Last week, the leaders of
the fractured Syrian opposition movement met in the Qatari capital, vowing to
put aside petty squabbling and create a more inclusive body that would better
represent the country's democratic aspirations. The new organization, the brainchild
of U.S. Ambassador Robert Ford and liberal opposition politician Riad Seif, was
rather awkwardly dubbed "the Syrian National Coalition for Opposition and
Revolutionary Forces" -- or "National Coalition" (NC) for short. Its purpose is
to attract the sort of international recognition and support that has eluded
the now discredited Syrian National Council (SNC) -- and thus to boost the
opposition's chances of ousting the regime of President Bashar al-Assad.
On the surface, there are grounds for optimism.
In stark contrast to the SNC, which was dominated by exile politicians, the new
group has reserved a majority of seats for Syrians closely linked with the
rebel movement -- including delegates from the revolutionary councils formed in
liberated parts of the country. This week President François Hollande of France
held an impromptu press conference to announce his country's recognition of the
NC as a legitimate representative of the Syrian people. This followed a
collective decision taken by the Gulf Cooperation Council (GCC) sheikhdoms to
extend a similar level of recognition, coupled with promises of hundreds of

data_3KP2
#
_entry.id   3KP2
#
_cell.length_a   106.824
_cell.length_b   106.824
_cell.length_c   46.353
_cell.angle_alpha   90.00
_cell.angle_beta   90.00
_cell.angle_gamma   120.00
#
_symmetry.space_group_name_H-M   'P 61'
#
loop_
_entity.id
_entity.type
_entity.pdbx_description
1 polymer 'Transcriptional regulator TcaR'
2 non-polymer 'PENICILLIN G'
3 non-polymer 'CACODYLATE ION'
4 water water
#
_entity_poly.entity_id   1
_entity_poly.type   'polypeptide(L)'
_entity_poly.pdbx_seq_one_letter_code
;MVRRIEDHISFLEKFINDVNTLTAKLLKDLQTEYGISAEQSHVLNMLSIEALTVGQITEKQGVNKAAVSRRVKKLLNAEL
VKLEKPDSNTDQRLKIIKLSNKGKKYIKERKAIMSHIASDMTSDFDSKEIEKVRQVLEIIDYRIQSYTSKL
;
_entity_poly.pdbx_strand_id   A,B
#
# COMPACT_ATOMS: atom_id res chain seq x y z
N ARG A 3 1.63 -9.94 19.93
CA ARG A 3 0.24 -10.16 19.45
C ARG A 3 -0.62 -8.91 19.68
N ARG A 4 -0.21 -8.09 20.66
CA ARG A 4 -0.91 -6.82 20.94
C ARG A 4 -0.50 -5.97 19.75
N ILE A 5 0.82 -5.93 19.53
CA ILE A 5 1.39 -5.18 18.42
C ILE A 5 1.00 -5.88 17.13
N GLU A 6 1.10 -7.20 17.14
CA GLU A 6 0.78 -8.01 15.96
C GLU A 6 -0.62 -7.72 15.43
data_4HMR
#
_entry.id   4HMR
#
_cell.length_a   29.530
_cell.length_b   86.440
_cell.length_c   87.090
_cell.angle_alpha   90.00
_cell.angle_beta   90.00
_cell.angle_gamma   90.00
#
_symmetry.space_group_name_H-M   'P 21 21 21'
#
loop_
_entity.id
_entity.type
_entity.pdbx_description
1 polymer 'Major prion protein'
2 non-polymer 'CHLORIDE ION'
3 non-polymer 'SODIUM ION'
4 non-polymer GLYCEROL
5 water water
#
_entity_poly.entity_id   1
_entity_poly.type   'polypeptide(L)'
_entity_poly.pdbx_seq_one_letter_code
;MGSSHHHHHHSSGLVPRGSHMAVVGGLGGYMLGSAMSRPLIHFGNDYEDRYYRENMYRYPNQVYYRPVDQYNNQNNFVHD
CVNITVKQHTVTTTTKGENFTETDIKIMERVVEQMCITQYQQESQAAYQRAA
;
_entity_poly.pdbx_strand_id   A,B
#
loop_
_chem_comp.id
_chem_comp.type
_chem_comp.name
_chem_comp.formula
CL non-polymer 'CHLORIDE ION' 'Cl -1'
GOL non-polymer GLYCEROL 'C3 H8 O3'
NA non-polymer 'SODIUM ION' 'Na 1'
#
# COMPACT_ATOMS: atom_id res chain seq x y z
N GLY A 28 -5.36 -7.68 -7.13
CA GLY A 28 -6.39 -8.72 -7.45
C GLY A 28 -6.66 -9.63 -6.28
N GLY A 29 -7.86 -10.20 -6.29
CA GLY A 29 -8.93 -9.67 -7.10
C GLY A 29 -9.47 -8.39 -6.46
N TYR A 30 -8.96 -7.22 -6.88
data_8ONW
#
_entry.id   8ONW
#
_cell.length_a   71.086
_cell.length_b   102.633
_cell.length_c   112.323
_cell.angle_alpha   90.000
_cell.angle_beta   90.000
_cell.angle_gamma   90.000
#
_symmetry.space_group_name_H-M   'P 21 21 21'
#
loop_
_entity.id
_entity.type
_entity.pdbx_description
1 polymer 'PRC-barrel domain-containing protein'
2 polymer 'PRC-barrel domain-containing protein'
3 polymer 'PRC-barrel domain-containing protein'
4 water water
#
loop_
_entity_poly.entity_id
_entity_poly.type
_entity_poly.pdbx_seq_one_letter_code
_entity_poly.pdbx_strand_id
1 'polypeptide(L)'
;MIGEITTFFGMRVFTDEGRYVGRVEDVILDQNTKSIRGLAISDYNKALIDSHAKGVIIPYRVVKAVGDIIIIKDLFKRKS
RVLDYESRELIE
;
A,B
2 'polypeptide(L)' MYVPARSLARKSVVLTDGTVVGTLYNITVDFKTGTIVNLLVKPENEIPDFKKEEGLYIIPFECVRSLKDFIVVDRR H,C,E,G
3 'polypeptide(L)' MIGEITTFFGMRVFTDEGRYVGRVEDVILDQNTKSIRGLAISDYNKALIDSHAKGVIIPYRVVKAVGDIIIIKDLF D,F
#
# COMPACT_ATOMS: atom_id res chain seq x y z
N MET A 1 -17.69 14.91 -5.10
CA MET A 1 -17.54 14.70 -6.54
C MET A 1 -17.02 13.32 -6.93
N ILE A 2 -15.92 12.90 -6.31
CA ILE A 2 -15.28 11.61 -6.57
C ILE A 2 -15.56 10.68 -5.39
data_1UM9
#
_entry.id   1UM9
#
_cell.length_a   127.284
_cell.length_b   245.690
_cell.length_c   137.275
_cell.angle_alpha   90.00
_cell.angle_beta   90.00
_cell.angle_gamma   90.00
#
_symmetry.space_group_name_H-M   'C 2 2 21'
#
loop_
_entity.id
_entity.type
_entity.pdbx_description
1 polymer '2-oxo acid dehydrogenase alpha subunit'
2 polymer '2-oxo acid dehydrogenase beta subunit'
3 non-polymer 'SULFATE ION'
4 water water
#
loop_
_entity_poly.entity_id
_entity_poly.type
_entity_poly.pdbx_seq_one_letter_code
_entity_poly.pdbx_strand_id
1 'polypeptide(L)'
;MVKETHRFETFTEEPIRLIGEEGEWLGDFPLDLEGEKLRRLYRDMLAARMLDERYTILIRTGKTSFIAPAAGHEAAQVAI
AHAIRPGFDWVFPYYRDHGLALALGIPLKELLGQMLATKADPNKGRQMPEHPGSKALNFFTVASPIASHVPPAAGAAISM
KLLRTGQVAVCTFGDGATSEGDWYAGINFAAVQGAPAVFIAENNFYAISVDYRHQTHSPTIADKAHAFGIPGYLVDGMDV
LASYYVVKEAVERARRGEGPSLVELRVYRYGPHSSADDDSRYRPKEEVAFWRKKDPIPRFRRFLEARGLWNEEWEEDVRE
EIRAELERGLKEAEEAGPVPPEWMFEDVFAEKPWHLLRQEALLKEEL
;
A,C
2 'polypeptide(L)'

millions of dollars of aid to the opposition.
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The NC's leadership too appears to be a step
away from the old politics, with moderate Muslim cleric Muaz Al-Kahattib as
president along with Riad Seif and female activist Suheir Al-Attasi as his
deputies. All three of them left Syria recently and are largely untainted by
the infighting that appears to have sunk the SNC, or any overt association with the Muslim
Brotherhood (MB) that will alarm Washington. "The ball now is in the international community's court," Attasi
said in Doha. "There is no more excuse to say we are waiting to see how
efficient this new body is. They used to put the opposition to the test. Now we
put them to the test."
So it must have been a terrible disappointment
when U.S. President Barack Obama declined to oblige. "We are not yet prepared
to recognize them as some sort of government in exile, but we do think that it
is a broad-based representative group," he said of the new coalition soon after
his reelection last week. "One of the questions that we are going to continue
to press is making sure that that opposition is committed to a democratic
Syria, an inclusive Syria, a moderate Syria." In other words, the NC has yet to
prove itself before seeing any tangible rewards.
Obama was not alone in his cautiousness. Arab
League ministers meeting in Cairo on Sunday urged regional and international
organizations to recognize the new body as "a legitimate representative for the
aspirations of the Syrian people" but stopped well short of a full recognition.
This may in part be due to Saudi reservations about the NC, which it views with
suspicion given the prominent role played by Qatar and Turkey in its creation,
and what it perceives to be the exclusion of pro-Saudi opposition figures from
the unity talks. While Al-Jazeera provided wall-to-wall coverage of proceedings
in Doha, Saudi-owned Al-Arabiya looked distinctly uninterested. The Russians
too are not happy; not only were their Syrian opposition friends in the
National Coordination Body (NCB) not invited to Doha, but the NC's blank
refusal to negotiate with Assad cuts against the grain of Russian thinking on
how to resolve the conflict. The picture is a mixed one at best.